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Capital Project Solutions – June 2011

Conducting a Transition Readiness Assessment to Ensure a Successful Facility Transition Ray Walker Principal Consultant One of the biggest traps healthcare organizations fall into is the belief that planning for a new facility is complete once the structural design is finalized. In fact, the opposite is true. A new facility provides an organization the ideal opportunity to reevaluate and update their operational strategies and processes. However, to truly capitalize on this opportunity, this must be taken into account during design – prior to the start of construction. Given today’s economy, when planning a new facility, there is tremendous pressure to quickly complete the design process and start construction. Unfortunately, more often than not, construction begins before the design is completed. Following this path makes it virtually impossible to carefully and thoughtfully map out the operational impacts of the new environment. Many of the more complex operational issues to be implemented in the new facility are only discussed at a high level during this initial phase. Particulars are not discussed and it is merely assumed that operational process flow changes will mesh with how the new facility is constructed. Without careful planning and coordination, the results can be a significant disconnect between what is built and what is necessary to support operational strategies. In an effort to manage the coordination between operational planning and the physical environment, we encourage healthcare organizations to begin Transition Planning as early in the project schedule as possible, preferably beginning as soon as the design is complete. Transition Readiness Assessment Per Webster’s Dictionary, Transition is defined as: “passage from one state, PLACE, stage or subject to another”. A successful transition from one facility to another is realized when the completed facility and operational readiness merge, optimizing 1

Capital Project Solutions – June 2011

functional patient care activities. So how does a healthcare organization know that they are ready to transition from one building to another? What assurances do the executive leaders of a hospital have that the plans to date are still in sync with how the building is actually being constructed? These questions are often answered during the Transition Planning process. To initiate this phase, we recommend that healthcare organizations conduct a Transition Readiness Assessment (TRA). TRA is a gap analysis of the transition planning completed to date. It also identifies items that remain to be completed and ultimately results in a comprehensive plan to address all elements. The phases of the assessment are quite similar to a physician treating a patient. They are: Discovery (History and Physical) – What information is currently available relative to the proposed transition? This involves initial data and information gathering along with pre-session interviews. Gap Analysis (Diagnosis) – Where are the gaps in what is known and not known? What has already been done? What still needs to be done? Implementation Plan (Treatment Plan) – How can we bridge the gaps in order to ensure everyone’s expectations are aligned and we’re heading down the same path together? Five Steps to Complete TRA Conduct Stakeholder/ Staff Interviews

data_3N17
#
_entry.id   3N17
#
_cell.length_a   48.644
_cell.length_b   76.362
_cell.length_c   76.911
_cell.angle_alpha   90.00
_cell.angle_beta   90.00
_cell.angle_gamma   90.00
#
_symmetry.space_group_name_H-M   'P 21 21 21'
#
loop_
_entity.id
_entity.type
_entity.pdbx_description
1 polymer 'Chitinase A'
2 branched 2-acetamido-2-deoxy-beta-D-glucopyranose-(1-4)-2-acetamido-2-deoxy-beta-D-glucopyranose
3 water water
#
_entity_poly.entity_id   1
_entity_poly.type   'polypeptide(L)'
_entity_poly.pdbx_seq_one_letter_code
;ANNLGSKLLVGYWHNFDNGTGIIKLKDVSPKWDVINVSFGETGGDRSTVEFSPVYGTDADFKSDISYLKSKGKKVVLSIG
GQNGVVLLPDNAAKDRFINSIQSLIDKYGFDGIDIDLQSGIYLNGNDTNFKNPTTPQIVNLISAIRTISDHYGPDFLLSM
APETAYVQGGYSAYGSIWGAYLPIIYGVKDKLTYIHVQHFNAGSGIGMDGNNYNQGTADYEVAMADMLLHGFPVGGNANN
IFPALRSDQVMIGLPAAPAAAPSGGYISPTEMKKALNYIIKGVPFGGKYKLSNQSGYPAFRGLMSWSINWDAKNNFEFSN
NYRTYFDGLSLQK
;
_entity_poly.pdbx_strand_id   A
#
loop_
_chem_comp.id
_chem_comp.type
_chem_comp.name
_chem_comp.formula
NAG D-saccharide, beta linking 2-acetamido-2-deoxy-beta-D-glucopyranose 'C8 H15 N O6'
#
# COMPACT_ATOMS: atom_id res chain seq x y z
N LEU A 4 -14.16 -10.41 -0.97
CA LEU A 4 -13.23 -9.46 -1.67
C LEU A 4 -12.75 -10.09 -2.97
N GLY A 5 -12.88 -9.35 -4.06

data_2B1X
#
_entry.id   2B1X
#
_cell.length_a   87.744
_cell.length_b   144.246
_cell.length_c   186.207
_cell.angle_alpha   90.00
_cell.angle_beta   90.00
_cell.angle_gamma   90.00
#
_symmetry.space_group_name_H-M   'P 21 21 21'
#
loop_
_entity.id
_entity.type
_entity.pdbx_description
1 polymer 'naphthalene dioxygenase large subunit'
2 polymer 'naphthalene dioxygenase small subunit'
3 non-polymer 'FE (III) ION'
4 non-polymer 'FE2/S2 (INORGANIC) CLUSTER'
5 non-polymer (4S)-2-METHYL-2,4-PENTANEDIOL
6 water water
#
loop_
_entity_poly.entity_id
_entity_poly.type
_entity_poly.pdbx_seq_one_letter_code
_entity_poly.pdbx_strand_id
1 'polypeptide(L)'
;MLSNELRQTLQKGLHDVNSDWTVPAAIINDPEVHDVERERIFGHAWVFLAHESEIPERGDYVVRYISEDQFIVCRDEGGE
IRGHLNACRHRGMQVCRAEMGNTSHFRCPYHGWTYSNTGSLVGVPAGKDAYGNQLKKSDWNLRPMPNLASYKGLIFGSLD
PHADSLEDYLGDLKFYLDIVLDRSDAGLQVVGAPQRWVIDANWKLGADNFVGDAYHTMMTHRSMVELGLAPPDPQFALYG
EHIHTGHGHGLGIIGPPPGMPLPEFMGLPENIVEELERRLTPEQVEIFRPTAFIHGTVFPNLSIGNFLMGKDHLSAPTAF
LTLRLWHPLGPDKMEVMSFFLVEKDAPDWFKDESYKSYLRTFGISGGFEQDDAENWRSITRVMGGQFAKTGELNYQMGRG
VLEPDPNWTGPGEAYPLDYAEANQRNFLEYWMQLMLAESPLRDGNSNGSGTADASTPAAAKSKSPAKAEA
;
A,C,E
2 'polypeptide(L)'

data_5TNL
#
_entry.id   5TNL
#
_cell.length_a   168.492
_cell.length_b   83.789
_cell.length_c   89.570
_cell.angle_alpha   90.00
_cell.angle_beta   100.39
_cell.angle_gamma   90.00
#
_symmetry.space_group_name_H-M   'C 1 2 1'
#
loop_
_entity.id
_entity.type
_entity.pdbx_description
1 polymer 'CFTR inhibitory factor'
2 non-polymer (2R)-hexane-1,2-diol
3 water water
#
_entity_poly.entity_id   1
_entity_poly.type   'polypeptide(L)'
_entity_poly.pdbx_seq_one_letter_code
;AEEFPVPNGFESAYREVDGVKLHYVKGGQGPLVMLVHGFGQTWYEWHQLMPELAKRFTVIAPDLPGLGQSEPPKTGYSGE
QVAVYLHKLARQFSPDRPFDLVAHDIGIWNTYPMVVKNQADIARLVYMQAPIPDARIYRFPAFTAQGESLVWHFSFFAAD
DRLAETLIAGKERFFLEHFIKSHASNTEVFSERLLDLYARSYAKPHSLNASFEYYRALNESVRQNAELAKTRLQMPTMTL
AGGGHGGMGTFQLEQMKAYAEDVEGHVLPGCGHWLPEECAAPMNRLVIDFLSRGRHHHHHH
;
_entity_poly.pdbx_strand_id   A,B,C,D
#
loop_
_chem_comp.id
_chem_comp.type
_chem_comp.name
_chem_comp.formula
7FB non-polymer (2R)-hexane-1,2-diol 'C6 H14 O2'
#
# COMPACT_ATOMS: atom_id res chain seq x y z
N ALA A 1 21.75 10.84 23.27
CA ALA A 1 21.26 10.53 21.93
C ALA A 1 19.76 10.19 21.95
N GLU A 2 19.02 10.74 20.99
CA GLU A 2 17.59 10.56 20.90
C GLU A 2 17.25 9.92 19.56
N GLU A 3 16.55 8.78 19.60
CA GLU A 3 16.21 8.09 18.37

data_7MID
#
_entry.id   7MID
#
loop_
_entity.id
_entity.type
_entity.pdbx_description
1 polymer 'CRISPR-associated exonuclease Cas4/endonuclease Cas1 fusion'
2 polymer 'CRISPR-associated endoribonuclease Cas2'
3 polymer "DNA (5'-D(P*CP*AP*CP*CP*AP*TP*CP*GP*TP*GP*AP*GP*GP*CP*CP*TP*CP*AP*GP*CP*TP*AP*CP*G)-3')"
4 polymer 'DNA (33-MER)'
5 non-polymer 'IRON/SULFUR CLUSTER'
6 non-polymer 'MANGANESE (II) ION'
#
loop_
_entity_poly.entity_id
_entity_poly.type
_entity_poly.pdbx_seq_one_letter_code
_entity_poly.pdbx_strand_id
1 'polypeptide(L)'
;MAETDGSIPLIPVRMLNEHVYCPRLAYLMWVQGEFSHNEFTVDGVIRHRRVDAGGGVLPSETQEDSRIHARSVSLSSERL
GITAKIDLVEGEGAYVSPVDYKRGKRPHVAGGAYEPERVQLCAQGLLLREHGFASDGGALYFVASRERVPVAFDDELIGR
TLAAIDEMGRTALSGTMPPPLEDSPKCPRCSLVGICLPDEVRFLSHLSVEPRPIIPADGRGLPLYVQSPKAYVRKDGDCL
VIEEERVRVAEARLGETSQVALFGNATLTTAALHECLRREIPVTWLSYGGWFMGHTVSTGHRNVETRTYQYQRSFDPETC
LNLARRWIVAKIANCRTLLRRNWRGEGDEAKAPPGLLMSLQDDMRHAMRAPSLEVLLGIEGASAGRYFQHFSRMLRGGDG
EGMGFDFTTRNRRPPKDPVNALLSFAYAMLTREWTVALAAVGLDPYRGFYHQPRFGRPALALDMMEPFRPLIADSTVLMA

Evaluate Data, Tools & Systems

Develop Team Structure

Develop Budget & Schedule

Transition Implementation Plan

1. Conduct Stakeholder/Staff Interviews: Key stakeholders should be interviewed to gauge their current understanding of the transition process, i.e.: Will the location of the ancillary services change how service is provided?


Capital Project Solutions – June 2011





What model of care changes will take place in the new space? Is the staff prepared for these changes? How will supplies be distributed in the new space? Is this different from the current model? Evaluate Data, Tools & Systems Review contracts for services, furniture, equipment, signage, etc. Review inventory tracking logs. Conduct way finding analysis and map traffic patterns. Review regulatory information and approvals. Review Communication and Public Relations Plan. Develop Transition Team Structure Create the Transition Steering Committee. Create the Operational Readiness Assessment Team. Create the Facility Readiness Assessment Team. Ensure multi-disciplinary participation. Establish clear expectations, roles and responsibilities. Ensure Integration of the transition teams with the project delivery teams. Develop Transition Budget & Schedule The transition budget should include - move company expenses, warehousing charges, training expenses, marketing expenses, public relations expenses, etc. The transition schedule should be integrated with the Project Delivery Team’s Construction Schedule. The transition schedule should include staff training, furniture and equipment coordination, stocking of supplies, programming and testing of technology systems, final cleaning, etc. Transition Implementation Plan Based on the information gathered in the previous steps, a Transition Implementation Plan can be prepared that addresses the identified gaps. 3

Capital Project Solutions – June 2011

Will clearly state goals and objectives for the project. Will clearly state team member responsibilities. Conclusion Again, the first step in a successful transition plan is to recognize that planning does not end with a complete design. If the Transition Readiness Assessment process is followed, chances for a successful transition will be significantly increased. In addition to streamlining the move, the functionality of the new space will be greatly improved which will provide substantial longterm benefits and enable the leadership team to achieve the staff and patient satisfaction that they originally sought at the onset of the project.